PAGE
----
Renting our own simple apartment didn’t promise much too. Owners of basic homes were asking more money comparing to almost luxury places in Thailand. All of this just didn’t make sense. We were questioning either it was a part of Cambodian life we were not aware of prior to arrival or there was something we were not doing right.
SIEM REAP AS A CITY
In all our travels we try not to draw a conclusion about a new to us place before we spend at least a few days there. Siem Reap didn’t impress us from the day number one, but we gave it some time trying to discover this city more.
For the most part of our stay, we had no desire to leave our room in a guest house. Except for Angkor Wat and nearby floating village, there was not whole a lot to do there. Just a few sites, one very touristy overpriced street, a couple of museums, quite a few very dusty busy roads and a bunch of scammers around looking for another tourist they could take advantage of. Renting a scooter in Siem Reap by anyone who doesn’t hold a Cambodian license was not legal. We did not have a lot of options on how to explore the area except walking on foot or taking a tuk-tuk (which we didn’t feel safe with.)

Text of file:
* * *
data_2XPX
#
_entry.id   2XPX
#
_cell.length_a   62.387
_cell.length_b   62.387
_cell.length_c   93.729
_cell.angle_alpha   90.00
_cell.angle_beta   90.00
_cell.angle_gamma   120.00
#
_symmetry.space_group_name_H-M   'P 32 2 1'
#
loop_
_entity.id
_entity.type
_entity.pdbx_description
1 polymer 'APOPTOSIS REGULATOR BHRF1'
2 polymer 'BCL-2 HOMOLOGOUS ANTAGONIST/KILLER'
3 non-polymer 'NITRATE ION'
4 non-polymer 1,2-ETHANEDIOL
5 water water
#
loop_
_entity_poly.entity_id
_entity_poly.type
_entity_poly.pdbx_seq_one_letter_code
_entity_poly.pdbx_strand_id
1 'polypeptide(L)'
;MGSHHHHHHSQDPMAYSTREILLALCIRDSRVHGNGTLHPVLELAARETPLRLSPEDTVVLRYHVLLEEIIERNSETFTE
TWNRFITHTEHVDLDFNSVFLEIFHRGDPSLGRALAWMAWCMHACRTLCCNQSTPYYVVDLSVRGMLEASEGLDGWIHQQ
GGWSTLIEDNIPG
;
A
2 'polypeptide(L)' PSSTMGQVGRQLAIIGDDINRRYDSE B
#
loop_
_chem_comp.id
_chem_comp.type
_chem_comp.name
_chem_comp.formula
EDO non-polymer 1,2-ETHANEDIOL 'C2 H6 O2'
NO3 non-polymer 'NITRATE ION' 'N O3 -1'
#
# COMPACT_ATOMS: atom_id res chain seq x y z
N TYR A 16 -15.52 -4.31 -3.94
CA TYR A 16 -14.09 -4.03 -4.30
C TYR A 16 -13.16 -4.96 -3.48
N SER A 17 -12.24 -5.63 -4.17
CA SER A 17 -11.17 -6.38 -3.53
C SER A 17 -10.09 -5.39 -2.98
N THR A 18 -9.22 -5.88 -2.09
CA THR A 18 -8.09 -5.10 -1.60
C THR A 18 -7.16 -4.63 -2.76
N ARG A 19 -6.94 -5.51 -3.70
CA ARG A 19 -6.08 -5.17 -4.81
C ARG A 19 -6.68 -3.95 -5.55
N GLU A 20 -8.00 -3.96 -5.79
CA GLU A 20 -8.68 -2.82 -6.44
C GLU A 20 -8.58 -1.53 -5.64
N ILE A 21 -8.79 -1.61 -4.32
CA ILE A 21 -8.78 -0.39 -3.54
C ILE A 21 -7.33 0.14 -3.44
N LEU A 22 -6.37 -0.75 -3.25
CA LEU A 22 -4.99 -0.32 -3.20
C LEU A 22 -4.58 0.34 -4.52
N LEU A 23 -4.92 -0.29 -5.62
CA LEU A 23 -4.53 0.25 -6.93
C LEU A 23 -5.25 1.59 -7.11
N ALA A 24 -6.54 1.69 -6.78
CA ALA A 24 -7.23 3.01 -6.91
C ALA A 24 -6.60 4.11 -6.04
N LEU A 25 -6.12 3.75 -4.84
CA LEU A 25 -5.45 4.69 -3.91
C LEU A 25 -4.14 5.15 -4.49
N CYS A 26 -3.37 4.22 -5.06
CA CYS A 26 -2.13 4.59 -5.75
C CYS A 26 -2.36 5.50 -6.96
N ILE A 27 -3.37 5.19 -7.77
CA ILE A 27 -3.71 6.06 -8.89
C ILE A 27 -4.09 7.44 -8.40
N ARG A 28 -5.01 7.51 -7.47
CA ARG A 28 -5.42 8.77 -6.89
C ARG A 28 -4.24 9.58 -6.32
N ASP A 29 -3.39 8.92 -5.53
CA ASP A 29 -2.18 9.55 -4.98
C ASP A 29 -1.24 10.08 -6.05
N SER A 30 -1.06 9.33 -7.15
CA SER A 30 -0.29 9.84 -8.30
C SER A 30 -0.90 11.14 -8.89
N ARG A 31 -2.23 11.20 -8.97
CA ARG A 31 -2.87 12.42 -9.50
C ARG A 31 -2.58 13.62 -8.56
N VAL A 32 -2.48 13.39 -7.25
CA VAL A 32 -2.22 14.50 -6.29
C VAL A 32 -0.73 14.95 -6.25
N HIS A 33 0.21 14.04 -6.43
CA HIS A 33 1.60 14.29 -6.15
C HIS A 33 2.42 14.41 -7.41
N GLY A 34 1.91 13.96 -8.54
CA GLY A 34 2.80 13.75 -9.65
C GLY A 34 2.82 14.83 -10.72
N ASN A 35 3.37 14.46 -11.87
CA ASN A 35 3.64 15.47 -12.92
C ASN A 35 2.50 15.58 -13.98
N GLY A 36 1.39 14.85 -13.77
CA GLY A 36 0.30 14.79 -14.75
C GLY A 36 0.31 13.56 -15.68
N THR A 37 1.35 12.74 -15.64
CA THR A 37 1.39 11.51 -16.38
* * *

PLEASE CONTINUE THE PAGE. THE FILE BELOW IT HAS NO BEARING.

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If we came here on vacation then we would definitely rent a fancy hotel room or Airbnb apartment. And stay on its premises or hang out in a city center most of the time. No doubt, spending time only in Angkor Wat or getting glitzy experience in fancy hotels helps to see a place in a different light. But we were not on vacation and didn’t budget to stay in hotels. Daily sightseeing was not taking place and being inside was not an option for us too.
PEOPLE OF ANGKOR WAT
People.. they play a crucial role in creating experiences. Others were saying that people in Cambodia are kind, friendly souls who smile a lot.
If you get to go to Pub Street in Siem Reap or Angkor Wat where all the tourists hang out then you’ll surely notice how friendly people who work at local restaurants and tuk-tuk drivers are. They wave, smile and try to be helpful because this is the way to make money and get a few more crispy dollars from a visitor. But if you walk away from all the touristy spots, you may encounter a totally different picture.